People say that the walls have ears. People, he thinks, have always misunderstood me. Firstly, that’s like saying humans taste with their eyeballs. Although he listens constantly—darkness being the only silence—he does not give a shit about what people say. Unless it’s about bombs or fires, then he cares and does what needs to be done, lest he forget the Great Fire of London in 1666. The tale is lodged in childhood memory; his grandmother always blathered on about how London is a relative by marriage, not blood. It was a tragedy for the family. She was so lucky to recover. God saved her so that she could mother the empire. So, that’s why he has streetlamps on every road: to have ears on the ground. The cost of safety is an endless, eavesdropped cacophony. The neon smog at night is often an unbearable tinnitus. He has grown to live with the background anxiety. His multiplying lights excited him, when he was developing. He still remembers looking up at the Milky Way many years ago and thinking, “Fuuuuck, I want to be like that when I grow up.”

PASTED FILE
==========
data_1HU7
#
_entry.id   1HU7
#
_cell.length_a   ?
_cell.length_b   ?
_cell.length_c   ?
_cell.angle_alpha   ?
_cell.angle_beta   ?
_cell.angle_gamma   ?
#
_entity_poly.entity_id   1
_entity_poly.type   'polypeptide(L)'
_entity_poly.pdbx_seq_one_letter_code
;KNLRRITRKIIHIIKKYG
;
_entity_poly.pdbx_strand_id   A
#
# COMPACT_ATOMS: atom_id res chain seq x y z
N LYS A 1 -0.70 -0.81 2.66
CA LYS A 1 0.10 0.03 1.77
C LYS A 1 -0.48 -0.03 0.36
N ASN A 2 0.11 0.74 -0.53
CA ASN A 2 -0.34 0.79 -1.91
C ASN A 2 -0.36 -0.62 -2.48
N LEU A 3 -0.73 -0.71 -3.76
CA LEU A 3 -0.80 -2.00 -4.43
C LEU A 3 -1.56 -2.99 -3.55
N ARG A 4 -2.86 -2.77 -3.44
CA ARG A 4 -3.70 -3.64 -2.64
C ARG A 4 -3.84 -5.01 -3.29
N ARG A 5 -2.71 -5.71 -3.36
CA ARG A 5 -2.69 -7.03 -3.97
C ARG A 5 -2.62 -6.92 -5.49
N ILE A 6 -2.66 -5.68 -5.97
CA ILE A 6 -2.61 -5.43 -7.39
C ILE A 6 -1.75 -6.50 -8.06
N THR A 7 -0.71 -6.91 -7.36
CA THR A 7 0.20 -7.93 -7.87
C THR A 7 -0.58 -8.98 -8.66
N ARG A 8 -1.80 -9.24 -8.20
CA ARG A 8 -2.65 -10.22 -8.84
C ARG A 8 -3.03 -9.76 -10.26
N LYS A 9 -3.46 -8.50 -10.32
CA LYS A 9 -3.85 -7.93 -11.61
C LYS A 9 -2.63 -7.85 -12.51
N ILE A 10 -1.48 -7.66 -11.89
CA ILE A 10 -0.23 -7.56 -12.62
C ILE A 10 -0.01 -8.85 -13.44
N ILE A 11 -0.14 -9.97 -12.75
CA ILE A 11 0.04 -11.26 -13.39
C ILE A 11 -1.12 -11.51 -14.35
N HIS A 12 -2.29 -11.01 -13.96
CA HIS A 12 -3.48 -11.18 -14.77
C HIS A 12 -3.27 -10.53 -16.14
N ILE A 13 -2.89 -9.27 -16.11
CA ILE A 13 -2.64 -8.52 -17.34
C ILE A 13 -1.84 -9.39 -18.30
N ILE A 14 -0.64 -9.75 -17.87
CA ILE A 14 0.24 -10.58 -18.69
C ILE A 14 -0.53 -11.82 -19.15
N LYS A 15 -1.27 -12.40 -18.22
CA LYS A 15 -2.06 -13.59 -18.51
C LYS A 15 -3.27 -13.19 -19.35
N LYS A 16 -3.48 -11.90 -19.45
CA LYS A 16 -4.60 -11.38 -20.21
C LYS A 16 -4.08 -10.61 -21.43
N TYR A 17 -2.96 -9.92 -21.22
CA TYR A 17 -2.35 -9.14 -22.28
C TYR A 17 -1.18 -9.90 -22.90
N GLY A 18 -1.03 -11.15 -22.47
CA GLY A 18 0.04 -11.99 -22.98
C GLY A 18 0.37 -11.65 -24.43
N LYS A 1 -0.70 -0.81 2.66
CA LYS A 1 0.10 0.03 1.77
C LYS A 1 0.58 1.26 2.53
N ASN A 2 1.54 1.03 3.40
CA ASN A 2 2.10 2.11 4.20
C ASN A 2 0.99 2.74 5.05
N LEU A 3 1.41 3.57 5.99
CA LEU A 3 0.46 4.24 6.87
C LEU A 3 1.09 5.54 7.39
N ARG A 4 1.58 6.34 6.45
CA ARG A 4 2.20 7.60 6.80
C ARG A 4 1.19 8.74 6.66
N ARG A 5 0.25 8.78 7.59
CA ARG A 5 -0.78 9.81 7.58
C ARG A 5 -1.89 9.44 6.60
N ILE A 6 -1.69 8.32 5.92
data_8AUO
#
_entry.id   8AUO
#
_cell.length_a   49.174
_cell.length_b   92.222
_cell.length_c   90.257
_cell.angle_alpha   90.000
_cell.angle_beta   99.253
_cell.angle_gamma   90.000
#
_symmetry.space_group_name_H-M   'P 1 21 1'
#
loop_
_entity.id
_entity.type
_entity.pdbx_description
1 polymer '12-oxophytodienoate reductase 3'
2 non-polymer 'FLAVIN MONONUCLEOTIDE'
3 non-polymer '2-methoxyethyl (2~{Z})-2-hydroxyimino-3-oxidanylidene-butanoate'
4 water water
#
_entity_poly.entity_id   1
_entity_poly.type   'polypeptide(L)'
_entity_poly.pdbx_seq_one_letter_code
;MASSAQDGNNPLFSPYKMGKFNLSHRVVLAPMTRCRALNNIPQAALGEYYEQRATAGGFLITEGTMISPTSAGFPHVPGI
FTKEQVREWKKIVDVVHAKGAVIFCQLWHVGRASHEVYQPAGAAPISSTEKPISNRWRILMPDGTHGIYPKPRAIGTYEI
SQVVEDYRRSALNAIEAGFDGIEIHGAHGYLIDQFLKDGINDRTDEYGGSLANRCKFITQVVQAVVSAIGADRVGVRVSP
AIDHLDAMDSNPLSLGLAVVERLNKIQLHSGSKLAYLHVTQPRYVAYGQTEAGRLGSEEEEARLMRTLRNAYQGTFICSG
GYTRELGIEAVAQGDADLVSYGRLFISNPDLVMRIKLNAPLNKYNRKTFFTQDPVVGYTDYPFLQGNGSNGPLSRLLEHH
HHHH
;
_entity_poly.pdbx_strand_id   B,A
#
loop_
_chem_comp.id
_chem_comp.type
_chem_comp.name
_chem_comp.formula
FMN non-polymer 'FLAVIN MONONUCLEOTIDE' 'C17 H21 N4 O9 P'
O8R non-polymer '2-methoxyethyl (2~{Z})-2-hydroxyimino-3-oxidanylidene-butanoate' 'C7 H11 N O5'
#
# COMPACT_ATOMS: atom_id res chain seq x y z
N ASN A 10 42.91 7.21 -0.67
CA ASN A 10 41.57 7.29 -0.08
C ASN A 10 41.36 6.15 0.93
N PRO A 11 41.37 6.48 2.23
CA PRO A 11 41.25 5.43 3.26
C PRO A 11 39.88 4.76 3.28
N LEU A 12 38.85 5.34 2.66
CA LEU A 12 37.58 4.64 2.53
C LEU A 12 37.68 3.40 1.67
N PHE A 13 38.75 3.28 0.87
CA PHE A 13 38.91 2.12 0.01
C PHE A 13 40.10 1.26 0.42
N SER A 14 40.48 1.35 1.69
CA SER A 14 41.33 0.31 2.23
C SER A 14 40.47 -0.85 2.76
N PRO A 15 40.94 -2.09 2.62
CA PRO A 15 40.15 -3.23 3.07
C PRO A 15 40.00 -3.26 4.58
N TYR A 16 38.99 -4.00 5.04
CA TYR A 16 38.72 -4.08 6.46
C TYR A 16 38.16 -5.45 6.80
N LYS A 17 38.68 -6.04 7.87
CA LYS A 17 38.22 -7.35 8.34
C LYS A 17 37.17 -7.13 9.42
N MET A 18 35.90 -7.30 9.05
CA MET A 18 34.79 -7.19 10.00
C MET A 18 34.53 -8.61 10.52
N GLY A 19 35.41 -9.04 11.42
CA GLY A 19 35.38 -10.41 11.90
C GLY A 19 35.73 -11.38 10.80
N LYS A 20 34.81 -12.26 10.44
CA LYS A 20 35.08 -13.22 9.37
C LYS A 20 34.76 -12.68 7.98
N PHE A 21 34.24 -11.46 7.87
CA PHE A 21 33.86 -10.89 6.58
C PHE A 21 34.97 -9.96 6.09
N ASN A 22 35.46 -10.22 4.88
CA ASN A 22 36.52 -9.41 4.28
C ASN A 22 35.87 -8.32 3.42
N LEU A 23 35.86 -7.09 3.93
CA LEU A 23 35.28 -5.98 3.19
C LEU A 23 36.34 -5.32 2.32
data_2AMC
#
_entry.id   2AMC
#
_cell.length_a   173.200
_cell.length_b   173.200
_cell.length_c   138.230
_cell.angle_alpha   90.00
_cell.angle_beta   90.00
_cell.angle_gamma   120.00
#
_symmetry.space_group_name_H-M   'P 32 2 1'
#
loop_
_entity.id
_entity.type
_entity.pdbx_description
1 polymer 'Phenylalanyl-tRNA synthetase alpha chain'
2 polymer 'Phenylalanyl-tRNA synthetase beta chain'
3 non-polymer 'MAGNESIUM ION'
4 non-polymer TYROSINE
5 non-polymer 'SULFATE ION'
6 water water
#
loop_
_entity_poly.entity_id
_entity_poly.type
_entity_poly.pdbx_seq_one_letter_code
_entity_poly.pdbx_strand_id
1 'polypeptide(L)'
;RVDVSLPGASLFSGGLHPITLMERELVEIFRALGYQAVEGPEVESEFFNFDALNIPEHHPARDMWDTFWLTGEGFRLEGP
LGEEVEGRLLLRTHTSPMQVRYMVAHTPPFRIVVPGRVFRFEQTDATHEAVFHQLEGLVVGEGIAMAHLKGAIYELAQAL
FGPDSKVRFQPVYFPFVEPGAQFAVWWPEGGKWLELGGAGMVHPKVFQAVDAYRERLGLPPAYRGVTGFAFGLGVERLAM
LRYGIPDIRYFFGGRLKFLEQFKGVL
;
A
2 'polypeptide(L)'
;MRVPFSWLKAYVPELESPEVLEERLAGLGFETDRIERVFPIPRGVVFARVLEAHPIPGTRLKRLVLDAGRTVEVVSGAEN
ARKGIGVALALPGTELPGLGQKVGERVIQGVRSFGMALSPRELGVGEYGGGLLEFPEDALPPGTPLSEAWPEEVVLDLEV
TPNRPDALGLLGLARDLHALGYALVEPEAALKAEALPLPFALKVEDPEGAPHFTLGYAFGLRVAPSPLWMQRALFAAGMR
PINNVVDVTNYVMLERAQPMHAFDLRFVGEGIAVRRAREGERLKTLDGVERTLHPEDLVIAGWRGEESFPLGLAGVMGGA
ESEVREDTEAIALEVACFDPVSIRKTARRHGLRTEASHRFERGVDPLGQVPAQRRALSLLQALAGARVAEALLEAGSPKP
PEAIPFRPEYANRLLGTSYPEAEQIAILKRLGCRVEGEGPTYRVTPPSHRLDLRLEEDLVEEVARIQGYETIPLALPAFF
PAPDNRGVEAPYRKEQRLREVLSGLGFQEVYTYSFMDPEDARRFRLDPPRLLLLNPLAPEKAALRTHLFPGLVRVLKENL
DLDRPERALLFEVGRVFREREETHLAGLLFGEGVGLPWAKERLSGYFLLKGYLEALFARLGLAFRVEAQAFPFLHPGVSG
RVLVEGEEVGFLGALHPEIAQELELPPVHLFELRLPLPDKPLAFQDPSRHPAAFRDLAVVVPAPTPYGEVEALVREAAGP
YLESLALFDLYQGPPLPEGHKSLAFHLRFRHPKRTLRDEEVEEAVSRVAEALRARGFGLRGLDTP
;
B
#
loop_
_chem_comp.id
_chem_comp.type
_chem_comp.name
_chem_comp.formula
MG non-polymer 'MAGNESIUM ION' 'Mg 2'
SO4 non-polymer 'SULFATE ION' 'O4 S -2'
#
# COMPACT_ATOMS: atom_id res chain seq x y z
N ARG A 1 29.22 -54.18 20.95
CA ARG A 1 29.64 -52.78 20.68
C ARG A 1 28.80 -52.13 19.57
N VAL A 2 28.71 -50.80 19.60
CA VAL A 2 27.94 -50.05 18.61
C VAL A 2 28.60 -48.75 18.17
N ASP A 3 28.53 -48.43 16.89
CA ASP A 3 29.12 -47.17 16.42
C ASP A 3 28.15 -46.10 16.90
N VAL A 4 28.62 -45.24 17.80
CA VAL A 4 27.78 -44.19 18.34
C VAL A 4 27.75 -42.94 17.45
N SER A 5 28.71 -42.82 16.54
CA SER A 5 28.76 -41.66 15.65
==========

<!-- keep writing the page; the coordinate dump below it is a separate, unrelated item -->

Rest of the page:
These days he cannot see the stars through the golden haze and the piercing gunshots that shatter the silence. He is told that he must be realistic and let go of his childhood dream: his role model must be New York or Paris. Despite having grown up a bit, he still worries like an adolescent about his appearance. How can he be a great city when, as nobody tires of pointing out, he has no lake, no ocean, no natural beauty? He resents his father, Kimberley, for his looks. He thinks that if that flaw is fixed then he can be great. His name will be famous and people will love him and then all he needs is an icon, an Eiffel Tower. He wants to prove them wrong. He can be great. He isn’t dysfunctional. Reconciliation this, psychologist that. Fokof, what do they know?